Abaih! is a Kuwaiti podcast launched in June 2018 with a comical twist in its social commentary on society in the Middle East. The hosts welcome guests in their pimped out Abaih! van for a cruise and a conversation that could lead anywhere. We asked cohost Moe Alsaeed to tell us more:

What have you learned since starting?
That the editing matters the most. Our editing style really changed over the episodes: listeners want to get immediately to the point, so we ditched the intro that we usually have and stuck it at the end rather than the beginning. We also learned that episode length matters: anything over 20 minutes was too long for listeners; the sweet spot is usually a good 10 minutes, however we are a hybrid podcast (video + audio) so we are still trying to find the perfect length. 

What is the podcasting scene like in Kuwait?
Podcast culture isn't mainstream yet in Kuwait. We tested out different ways of broadcasting and we keep on evolving based on feedback from people. We found that the most interaction we receive is from instagram and youtube more than anywhere else. Naturally, those are visual platforms so we started putting more effort into the visual aspect (we post videos of our recordings). We will keep evolving which makes it exciting because we don't know what this platform will be like in a year! Also, the topics that got most views and interest were #3aib (shame) and #shar (evil) - during those episodes we talked about the stigma attached to shameful behavior and ideas, and dissected them in a comedic way.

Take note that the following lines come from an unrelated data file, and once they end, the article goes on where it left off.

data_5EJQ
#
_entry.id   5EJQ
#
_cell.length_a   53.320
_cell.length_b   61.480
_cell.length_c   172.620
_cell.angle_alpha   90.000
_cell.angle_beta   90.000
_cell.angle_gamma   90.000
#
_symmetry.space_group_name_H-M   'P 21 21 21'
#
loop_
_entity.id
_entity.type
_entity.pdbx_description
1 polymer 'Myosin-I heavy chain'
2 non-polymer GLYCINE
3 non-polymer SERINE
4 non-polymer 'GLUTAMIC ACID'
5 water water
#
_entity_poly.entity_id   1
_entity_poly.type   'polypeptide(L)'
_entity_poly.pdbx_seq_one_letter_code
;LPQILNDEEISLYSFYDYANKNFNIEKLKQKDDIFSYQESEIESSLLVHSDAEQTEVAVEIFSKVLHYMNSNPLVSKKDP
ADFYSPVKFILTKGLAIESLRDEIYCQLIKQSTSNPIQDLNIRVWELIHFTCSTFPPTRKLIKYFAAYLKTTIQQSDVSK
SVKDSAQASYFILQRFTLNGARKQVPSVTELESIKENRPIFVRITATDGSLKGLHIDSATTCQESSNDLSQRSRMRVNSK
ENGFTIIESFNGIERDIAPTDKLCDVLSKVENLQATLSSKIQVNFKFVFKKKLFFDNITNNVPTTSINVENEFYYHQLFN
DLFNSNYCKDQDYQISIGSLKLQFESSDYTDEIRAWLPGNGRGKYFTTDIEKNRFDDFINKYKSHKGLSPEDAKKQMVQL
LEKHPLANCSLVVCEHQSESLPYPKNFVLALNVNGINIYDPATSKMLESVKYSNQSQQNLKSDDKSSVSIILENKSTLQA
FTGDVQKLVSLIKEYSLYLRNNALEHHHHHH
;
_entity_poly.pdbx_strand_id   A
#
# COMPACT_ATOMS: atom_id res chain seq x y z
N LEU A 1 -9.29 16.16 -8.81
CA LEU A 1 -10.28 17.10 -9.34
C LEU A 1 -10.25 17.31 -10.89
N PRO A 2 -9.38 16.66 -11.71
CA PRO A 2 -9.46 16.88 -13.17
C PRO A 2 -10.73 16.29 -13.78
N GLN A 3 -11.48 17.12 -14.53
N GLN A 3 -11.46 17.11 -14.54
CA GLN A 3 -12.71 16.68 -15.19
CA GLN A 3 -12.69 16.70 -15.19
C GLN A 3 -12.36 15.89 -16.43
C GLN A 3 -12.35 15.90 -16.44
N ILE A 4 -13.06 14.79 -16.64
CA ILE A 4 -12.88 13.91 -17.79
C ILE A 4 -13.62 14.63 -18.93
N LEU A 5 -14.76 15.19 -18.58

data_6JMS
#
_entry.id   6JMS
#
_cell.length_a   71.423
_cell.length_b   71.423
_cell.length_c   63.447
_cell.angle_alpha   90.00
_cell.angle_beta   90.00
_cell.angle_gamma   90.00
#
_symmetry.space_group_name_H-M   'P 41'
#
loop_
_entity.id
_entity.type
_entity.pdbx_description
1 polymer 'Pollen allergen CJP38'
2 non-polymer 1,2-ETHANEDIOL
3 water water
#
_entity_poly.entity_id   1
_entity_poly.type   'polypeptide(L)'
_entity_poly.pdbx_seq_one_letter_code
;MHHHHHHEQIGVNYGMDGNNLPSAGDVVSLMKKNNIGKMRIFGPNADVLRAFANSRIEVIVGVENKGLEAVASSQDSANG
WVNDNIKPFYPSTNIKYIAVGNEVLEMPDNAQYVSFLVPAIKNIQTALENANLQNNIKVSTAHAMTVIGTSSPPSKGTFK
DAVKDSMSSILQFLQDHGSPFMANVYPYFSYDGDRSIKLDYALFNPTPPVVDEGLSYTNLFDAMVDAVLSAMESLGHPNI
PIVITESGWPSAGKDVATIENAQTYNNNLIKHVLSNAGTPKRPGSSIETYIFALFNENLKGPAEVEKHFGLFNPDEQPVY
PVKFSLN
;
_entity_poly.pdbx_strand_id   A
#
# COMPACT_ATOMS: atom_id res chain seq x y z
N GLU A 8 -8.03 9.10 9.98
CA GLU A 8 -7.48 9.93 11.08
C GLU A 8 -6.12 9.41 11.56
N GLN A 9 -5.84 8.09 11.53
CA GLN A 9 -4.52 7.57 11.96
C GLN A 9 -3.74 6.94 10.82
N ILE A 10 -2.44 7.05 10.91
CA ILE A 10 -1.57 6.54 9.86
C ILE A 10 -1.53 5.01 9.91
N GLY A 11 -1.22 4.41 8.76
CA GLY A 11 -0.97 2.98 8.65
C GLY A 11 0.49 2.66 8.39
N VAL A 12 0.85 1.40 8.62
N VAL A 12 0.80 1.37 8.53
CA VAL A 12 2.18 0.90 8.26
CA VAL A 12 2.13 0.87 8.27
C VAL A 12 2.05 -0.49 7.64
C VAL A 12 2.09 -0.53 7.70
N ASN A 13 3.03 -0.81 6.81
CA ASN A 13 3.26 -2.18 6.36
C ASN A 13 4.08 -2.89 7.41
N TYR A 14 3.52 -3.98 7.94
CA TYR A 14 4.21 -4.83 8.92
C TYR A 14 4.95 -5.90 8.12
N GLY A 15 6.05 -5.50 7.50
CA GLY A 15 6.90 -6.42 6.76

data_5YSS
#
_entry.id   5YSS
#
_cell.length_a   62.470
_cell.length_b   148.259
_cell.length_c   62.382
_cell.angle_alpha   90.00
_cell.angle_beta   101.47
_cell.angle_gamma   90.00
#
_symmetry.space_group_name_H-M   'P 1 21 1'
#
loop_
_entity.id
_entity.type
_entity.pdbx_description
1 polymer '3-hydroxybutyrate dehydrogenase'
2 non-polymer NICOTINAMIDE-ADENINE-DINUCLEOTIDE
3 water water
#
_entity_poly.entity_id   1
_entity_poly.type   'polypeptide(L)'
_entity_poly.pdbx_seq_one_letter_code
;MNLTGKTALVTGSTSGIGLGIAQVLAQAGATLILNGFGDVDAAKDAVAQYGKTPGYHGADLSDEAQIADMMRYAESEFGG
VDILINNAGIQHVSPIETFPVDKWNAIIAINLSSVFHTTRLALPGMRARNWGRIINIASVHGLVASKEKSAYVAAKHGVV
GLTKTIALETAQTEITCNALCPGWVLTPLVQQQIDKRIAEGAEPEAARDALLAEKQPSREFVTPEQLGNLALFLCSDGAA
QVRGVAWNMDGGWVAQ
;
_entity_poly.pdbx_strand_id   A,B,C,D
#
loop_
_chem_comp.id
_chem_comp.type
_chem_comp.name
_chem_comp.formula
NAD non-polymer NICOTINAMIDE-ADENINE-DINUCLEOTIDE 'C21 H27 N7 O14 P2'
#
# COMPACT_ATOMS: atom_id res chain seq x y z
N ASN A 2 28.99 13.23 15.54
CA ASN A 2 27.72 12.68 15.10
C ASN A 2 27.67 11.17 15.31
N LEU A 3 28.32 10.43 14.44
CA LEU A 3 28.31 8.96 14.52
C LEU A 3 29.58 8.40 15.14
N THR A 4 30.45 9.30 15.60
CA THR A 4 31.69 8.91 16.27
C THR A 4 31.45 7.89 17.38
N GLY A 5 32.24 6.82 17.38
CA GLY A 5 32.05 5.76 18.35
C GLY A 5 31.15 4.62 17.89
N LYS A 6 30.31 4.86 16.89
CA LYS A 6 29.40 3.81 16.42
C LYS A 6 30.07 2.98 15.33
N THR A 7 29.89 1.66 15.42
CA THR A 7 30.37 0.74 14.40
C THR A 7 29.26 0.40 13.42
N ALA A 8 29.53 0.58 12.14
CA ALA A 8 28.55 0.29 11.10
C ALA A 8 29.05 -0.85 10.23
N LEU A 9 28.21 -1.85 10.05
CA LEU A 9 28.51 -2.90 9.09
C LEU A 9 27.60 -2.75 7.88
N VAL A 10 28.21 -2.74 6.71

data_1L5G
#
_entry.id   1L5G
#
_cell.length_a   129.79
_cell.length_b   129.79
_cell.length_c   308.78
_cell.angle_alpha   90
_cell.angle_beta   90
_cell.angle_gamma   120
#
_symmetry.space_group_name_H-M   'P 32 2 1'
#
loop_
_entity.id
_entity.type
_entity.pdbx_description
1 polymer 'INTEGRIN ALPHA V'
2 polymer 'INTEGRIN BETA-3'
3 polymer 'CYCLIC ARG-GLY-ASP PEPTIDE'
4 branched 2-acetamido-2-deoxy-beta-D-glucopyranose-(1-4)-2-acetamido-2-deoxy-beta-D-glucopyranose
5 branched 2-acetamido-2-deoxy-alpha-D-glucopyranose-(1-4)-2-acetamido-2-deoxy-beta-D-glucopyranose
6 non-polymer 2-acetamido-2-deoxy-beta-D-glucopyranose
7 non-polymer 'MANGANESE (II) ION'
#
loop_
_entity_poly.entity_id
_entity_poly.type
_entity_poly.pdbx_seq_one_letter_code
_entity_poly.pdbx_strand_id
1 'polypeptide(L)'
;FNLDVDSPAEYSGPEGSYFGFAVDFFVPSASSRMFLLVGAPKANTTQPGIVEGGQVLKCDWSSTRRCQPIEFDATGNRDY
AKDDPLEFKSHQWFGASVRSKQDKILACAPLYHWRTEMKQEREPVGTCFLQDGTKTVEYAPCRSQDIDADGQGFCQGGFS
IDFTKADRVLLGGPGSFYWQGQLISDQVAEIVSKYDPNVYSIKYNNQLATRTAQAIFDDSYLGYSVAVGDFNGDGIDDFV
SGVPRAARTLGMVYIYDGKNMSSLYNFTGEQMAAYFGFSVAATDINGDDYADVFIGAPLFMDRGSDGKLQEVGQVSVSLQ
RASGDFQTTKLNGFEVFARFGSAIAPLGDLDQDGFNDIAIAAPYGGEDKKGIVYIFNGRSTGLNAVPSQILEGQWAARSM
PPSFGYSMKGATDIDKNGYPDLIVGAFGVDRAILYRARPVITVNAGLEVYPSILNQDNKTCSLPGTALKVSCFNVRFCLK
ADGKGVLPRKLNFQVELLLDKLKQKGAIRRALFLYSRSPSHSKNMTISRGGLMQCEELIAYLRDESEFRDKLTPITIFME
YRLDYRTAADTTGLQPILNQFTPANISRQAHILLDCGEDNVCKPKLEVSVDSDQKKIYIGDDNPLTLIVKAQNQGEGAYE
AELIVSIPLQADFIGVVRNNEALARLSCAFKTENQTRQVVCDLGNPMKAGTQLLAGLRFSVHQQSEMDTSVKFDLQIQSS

Watch / listen to Abaih! here and here.

The show is hosted by Manayer AlShami, Aziz AlNasrallah, Fai AlOmran, and Moe Alsaeed.

Out and About

What we're reading:

Podcast production in the Gulf: build it, and they will come, from the Arab Gulf States Washington Institute. 

Spotify's podcast aggregation play, from Stratechery.
No, podcasting is not a small business, from Forbes. 


Where we're going:

Today at Apple: How to Craft Stories with Nothing But Sound
20 February

Dubai Maker Faire
February 26-28

Dubai Lynx
11-13 March

12-14 March


Al Jazeera is ramping up its Arabic audio production. All listings are for positions in Doha:

Executive Producer, Audio

Senior Producer, Audio

Senior Presenter, Audio

Assistant Producer, Audio

Senior Production Executive, Audio

Senior Engagement Producer

ME Podcast Forum is starting an open source studio / gear database. 
How many times have you tried to book an interview but struggled to find the right gear or a quiet place to record? We're on a mission to help make this easier! If you're looking to rent a recording studio or audio equipment around the region, this list can help. If you have gear or a studio, please add your information to the list! The more people add, the richer the list will be for everyone. 

If you have an opportunity or a request you want to include in next month's newsletter, let us know